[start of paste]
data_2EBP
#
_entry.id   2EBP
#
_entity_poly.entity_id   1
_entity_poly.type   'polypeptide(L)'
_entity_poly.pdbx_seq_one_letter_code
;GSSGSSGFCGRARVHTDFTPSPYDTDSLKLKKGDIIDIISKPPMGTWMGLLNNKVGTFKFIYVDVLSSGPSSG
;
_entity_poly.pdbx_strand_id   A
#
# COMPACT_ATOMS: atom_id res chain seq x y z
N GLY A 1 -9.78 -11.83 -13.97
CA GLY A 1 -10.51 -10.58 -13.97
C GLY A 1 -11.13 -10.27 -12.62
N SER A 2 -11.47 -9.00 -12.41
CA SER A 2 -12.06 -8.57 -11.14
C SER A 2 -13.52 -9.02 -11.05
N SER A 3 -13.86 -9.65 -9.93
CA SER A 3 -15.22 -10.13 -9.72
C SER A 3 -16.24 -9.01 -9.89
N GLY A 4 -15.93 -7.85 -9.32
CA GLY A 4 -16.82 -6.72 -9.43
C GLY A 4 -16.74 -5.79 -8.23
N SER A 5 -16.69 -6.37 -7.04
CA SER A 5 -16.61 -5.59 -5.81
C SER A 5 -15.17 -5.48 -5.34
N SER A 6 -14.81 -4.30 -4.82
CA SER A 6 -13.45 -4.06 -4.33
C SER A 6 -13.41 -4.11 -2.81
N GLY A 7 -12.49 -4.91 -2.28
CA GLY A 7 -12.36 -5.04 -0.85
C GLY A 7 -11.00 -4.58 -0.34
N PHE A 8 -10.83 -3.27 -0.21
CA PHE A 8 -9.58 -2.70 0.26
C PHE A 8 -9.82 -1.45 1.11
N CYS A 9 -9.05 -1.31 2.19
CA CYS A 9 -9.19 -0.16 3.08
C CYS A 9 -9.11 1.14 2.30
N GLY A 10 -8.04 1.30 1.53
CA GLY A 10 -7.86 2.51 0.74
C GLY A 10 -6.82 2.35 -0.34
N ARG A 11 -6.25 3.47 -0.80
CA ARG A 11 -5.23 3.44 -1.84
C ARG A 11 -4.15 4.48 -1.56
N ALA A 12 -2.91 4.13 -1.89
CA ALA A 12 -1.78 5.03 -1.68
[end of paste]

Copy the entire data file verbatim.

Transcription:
data_2EBP
#
_entry.id   2EBP
#
_entity_poly.entity_id   1
_entity_poly.type   'polypeptide(L)'
_entity_poly.pdbx_seq_one_letter_code
;GSSGSSGFCGRARVHTDFTPSPYDTDSLKLKKGDIIDIISKPPMGTWMGLLNNKVGTFKFIYVDVLSSGPSSG
;
_entity_poly.pdbx_strand_id   A
#
# COMPACT_ATOMS: atom_id res chain seq x y z
N GLY A 1 -9.78 -11.83 -13.97
CA GLY A 1 -10.51 -10.58 -13.97
C GLY A 1 -11.13 -10.27 -12.62
N SER A 2 -11.47 -9.00 -12.41
CA SER A 2 -12.06 -8.57 -11.14
C SER A 2 -13.52 -9.02 -11.05
N SER A 3 -13.86 -9.65 -9.93
CA SER A 3 -15.22 -10.13 -9.72
C SER A 3 -16.24 -9.01 -9.89
N GLY A 4 -15.93 -7.85 -9.32
CA GLY A 4 -16.82 -6.72 -9.43
C GLY A 4 -16.74 -5.79 -8.23
N SER A 5 -16.69 -6.37 -7.04
CA SER A 5 -16.61 -5.59 -5.81
C SER A 5 -15.17 -5.48 -5.34
N SER A 6 -14.81 -4.30 -4.82
CA SER A 6 -13.45 -4.06 -4.33
C SER A 6 -13.41 -4.11 -2.81
N GLY A 7 -12.49 -4.91 -2.28
CA GLY A 7 -12.36 -5.04 -0.85
C GLY A 7 -11.00 -4.58 -0.34
N PHE A 8 -10.83 -3.27 -0.21
CA PHE A 8 -9.58 -2.70 0.26
C PHE A 8 -9.82 -1.45 1.11
N CYS A 9 -9.05 -1.31 2.19
CA CYS A 9 -9.19 -0.16 3.08
C CYS A 9 -9.11 1.14 2.30
N GLY A 10 -8.04 1.30 1.53
CA GLY A 10 -7.86 2.51 0.74
C GLY A 10 -6.82 2.35 -0.34
N ARG A 11 -6.25 3.47 -0.80
CA ARG A 11 -5.23 3.44 -1.84
C ARG A 11 -4.15 4.48 -1.56
N ALA A 12 -2.91 4.13 -1.89
CA ALA A 12 -1.78 5.03 -1.68